Main Street Journal

The Politics of Locality


(The following is an excerpt from the May issue of the Main Street Journal, a Memphis newsmagazine, covering the 7th Congressional Republican Primary race between U.S. Congressman Marsha Blackburn and Shelby County Register Tom Leatherwood.)

The Politics of Locality: Could Shelby County pose a problem for Congressman Marsha Blackburn?

By: Jonathan Lindberg

On a Thursday morning in April, a group of reporters gathered together at Germantown City Hall to meet with U.S. Congressman Marsha Blackburn. The purpose of the meeting was to discuss an Anti-Earmark Pledge that Blackburn was signing.

The Earmark Pledge was being presented by a group called Freedom Works, a political action group from Washington chaired by Dick Armey, the former House Majority Leader. Armey arrived that morning wearing a full-sized cowboy hat and a suit. He looked every bit the former Texas Congressman, despite suburban surroundings.

“The earmark system in Washington is broken,” he said, showing little signs of a Texas accent. “Marsha Blackburn is willing to ask the big questions on the big issues, as well as anyone in Congress. She is one of the hero’s in Washington. I want to applaud her for taking the lead in the fight to reform the corrupt earmark system.”

It should come as little surprise that Blackburn, considered one of the staunchest conservatives in the U.S. House of Representatives, would attach her name to a pledge like this. What was surprising, or rather telling, was the fact that Blackburn had brought in a former Speaker of the House for an obvious campaign stop, and that her location of choice was not Nashville or its suburbs, but rather East Shelby County.

This is, however, election season, and Marsha has a race on her hands. For the first time since winning her seat six years ago in a hotly contested race which saw three Shelby County Republicans split the vote allowing Blackburn to carry the rest of the district, the Congressman (term preferred) is facing strong competition from Shelby County Register and former Republican State Senator Tom Leatherwood.

That any credible Republican would throw there hat into this ring comes as a surprise to many. The gerrymandered Seventh Congressional District has long been viewed as a district that belongs to the conservative incumbent for as long as they desire to keep it. But in a district that covers parts of two very distinct and differing metropolitan areas, Greater Memphis and Greater Nashville, location seems to matter just as much as political posturing. Leatherwood seems to understand the challenge. “I tell people, I am not running up against a brick wall. This isn’t a brick wall – this is the side of a mountain.”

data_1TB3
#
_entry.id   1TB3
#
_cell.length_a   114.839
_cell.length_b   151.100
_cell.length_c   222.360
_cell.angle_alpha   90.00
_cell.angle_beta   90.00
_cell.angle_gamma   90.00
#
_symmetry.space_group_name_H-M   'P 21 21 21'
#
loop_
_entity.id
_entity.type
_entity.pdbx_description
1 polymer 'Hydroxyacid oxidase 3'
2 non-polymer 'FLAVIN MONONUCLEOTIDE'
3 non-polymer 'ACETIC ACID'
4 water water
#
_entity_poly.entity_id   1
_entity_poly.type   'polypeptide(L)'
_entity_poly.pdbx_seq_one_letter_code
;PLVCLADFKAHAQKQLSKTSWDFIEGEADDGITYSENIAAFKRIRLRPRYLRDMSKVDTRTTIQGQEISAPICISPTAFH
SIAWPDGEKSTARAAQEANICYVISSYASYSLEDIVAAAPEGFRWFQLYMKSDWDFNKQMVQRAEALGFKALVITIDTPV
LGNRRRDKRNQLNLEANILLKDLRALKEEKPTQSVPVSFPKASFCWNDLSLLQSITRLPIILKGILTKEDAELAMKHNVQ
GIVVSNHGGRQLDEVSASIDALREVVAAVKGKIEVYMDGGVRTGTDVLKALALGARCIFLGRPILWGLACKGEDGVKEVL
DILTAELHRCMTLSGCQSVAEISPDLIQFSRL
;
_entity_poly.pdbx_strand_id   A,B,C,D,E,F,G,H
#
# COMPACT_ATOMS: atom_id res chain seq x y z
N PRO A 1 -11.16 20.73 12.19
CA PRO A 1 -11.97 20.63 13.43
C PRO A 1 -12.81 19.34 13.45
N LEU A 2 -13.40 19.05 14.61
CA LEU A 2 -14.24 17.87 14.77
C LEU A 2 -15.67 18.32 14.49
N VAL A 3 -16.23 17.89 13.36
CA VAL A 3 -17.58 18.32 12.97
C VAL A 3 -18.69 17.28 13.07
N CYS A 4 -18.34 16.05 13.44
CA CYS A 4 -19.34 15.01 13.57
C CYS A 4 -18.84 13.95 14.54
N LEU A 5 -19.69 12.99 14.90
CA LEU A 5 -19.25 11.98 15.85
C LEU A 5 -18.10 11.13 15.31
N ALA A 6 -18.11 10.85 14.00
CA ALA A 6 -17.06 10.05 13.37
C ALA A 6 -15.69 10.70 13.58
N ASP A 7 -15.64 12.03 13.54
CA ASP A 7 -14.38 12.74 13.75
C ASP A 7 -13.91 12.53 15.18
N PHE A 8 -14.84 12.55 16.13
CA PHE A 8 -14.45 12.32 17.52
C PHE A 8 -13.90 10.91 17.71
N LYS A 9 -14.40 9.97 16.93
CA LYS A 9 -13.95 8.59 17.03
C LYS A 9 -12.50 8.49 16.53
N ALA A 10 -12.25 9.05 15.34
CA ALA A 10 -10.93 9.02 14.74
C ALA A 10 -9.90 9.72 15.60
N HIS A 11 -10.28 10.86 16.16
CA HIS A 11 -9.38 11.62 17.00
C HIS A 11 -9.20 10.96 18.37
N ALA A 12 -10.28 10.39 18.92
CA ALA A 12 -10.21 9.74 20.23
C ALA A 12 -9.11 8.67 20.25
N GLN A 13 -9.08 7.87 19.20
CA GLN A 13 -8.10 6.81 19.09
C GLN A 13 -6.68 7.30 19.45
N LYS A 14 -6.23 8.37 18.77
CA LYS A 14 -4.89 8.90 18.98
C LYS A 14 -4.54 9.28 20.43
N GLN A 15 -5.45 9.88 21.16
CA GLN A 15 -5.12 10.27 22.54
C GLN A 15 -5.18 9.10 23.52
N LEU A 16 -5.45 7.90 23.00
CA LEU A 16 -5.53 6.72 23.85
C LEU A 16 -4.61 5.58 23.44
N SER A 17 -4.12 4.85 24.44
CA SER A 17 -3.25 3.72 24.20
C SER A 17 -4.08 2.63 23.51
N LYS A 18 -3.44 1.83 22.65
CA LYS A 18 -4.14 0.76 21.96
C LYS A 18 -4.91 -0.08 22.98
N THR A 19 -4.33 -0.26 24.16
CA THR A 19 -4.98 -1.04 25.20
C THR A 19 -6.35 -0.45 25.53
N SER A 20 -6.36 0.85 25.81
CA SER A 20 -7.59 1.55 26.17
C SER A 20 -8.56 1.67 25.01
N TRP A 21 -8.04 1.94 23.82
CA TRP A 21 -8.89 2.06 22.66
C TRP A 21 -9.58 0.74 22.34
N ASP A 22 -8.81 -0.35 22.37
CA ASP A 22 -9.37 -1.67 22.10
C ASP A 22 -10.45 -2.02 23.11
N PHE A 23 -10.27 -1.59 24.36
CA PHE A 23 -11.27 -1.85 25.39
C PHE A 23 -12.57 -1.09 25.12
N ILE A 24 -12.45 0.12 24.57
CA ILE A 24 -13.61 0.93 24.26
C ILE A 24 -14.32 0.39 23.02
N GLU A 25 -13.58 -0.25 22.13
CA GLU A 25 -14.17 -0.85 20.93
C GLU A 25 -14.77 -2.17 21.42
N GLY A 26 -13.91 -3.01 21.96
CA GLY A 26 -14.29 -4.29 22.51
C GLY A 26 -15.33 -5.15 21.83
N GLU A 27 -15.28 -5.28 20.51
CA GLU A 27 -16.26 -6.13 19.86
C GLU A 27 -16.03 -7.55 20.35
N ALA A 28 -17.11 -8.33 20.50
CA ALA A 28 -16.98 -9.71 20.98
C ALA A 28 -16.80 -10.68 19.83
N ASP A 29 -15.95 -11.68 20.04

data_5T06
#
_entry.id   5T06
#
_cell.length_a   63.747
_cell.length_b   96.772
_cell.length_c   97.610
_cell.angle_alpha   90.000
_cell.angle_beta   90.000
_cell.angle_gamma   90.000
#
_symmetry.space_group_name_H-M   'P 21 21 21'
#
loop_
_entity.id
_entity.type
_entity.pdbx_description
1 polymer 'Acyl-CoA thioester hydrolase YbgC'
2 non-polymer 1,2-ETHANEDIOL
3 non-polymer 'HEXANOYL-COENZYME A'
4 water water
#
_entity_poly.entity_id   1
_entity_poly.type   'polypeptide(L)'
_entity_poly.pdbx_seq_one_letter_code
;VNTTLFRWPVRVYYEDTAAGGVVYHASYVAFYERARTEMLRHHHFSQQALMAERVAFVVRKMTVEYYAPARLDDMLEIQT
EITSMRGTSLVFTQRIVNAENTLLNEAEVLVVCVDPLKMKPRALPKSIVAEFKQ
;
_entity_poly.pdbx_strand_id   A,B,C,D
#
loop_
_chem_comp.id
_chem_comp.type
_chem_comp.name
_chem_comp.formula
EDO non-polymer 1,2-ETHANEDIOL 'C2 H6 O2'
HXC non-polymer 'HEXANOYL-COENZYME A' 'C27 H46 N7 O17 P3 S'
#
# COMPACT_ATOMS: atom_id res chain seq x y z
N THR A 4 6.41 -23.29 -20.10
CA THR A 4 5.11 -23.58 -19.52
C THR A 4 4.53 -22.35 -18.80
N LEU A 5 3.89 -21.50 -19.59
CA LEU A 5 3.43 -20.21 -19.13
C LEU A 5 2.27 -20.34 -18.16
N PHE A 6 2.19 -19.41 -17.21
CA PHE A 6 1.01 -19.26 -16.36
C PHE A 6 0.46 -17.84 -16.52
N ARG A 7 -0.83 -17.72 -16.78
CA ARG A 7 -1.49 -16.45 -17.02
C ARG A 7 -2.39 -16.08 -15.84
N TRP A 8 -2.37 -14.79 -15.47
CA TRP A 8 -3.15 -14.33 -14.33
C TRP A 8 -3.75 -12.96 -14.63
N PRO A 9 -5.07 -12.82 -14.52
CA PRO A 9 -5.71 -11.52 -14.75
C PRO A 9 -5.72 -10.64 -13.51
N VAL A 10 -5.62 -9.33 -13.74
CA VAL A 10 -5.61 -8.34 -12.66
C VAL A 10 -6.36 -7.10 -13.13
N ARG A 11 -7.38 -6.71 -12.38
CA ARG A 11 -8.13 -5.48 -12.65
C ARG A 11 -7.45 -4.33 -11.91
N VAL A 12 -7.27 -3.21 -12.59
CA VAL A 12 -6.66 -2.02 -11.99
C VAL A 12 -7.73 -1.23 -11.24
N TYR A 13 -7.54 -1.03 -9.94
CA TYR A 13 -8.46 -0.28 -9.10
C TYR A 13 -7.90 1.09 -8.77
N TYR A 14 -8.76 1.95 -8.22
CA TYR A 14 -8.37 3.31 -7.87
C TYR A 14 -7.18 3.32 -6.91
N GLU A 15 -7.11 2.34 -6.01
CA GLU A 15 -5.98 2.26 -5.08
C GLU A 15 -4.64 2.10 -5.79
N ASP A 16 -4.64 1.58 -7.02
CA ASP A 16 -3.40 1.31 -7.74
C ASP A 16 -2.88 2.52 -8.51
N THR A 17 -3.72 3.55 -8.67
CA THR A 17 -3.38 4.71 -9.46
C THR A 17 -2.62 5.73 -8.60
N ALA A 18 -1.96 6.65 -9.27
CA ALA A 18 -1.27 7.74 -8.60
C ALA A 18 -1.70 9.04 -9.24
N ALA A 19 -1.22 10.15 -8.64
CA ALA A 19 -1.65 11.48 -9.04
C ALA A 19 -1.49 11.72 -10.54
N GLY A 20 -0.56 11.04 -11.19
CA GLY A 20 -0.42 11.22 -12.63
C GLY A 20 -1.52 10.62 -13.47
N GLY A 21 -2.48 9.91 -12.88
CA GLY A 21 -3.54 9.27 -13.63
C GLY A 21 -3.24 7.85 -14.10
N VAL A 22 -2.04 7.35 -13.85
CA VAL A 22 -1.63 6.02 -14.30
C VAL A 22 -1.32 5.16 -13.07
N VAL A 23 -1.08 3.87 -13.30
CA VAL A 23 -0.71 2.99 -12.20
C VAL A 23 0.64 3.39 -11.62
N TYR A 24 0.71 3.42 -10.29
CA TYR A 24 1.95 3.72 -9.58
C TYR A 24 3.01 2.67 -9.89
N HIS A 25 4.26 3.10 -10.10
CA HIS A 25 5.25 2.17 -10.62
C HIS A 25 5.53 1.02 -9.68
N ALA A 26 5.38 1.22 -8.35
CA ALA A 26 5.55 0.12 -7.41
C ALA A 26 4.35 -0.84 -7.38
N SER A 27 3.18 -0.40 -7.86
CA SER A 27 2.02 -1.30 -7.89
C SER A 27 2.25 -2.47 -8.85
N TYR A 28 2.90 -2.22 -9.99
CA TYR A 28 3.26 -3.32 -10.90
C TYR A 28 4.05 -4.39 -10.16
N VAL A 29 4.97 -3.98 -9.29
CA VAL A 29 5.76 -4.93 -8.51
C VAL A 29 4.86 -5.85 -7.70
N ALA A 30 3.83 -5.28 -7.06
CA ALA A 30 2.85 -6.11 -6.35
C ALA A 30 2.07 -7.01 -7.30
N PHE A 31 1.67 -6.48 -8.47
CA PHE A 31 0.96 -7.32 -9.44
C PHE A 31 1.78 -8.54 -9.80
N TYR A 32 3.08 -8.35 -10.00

The mountain Leatherwood is referring to are the dueling strengths of Marsha Blackburn – her incredible fundraising machine, which has collected nearly one-million dollars in campaign coffers over the past six years, and her seemingly sterling persona which has earned her the reputation as a “rising star”, “a congressional hero” and a leading “face of House Republicans” on the twenty-four hour cable news networks.

However, it is in these same perceived strengths that Leatherwood hopes to find victory. For when it comes to ethics and effectiveness, buzz words that resonate with voters on Election Day, Leatherwood feels he has found his opening.

On April 16, 2008 the Commercial Appeal ran a front page story explaining that the Blackburn campaign had underreported $286,000 in campaign expenditures, $102,044 in unreported contributions, and $52,024 in “routine”accounting errors. Of the unreported expenditures, $18,821 of those had gone to her own daughter, Mary Morgan Ketchel, who works as the Finance Director for the campaign. The CA was kind in its reporting, calling the oversight a glitch. But as one West Tennessee Republican official pointed out, “since when is a quarter of a million dollars a glitch?”

That glitch constituted one-third of the current holdings in the Blackburn campaign fund.

This was not the first time Blackburn had mismanaged campaign funds. In March 2006, the Blackburn campaign paid a $1,500 fine with the Federal Election Committee (FEC) after the FEC found that Blackburn had underreported $61,800 in campaign contributions.

The Blackburn team has worked hard to explain (read: spin) these oversights. Darcy Anderson, campaign spokeswoman, acknowledged that mistakes had been made at all levels, but reiterated that their team had stepped forward with this information in order to make things right.

However, as Anderson tells it, at the time when most of these mistakes were made, the Blackburn campaign staff was sparse to say the least, with one accountant who was part-time and was serving as a volunteer. The image presented was a campaign office that was understaffed and under prepared, where “everyone was answering the phone or everyone was sending out letters or everyone was pitching in to get done whatever needed to get done.”

With a war chest of hundreds of thousands of dollars, it would seem as if some of that money should have been spent on better accounting in the early years of the campaign.

During the last two or three years, the campaign has hired a professional accounting firm in hopes of rectifying these sort of problem and to help steer the campaign ship back on course.

Though other candidates have been toppled by similar issues of financial mismanagement, Blackburn still remains the overwhelming favorite to win the August primary. In a district dominated by conservative votes, Blackburn has remained true to her roots, casting consistent conservative votes on all-important issues like spending restraint, homeland security, immigration reform, budget reduction, limited government, and faith-based social issues. All of this simply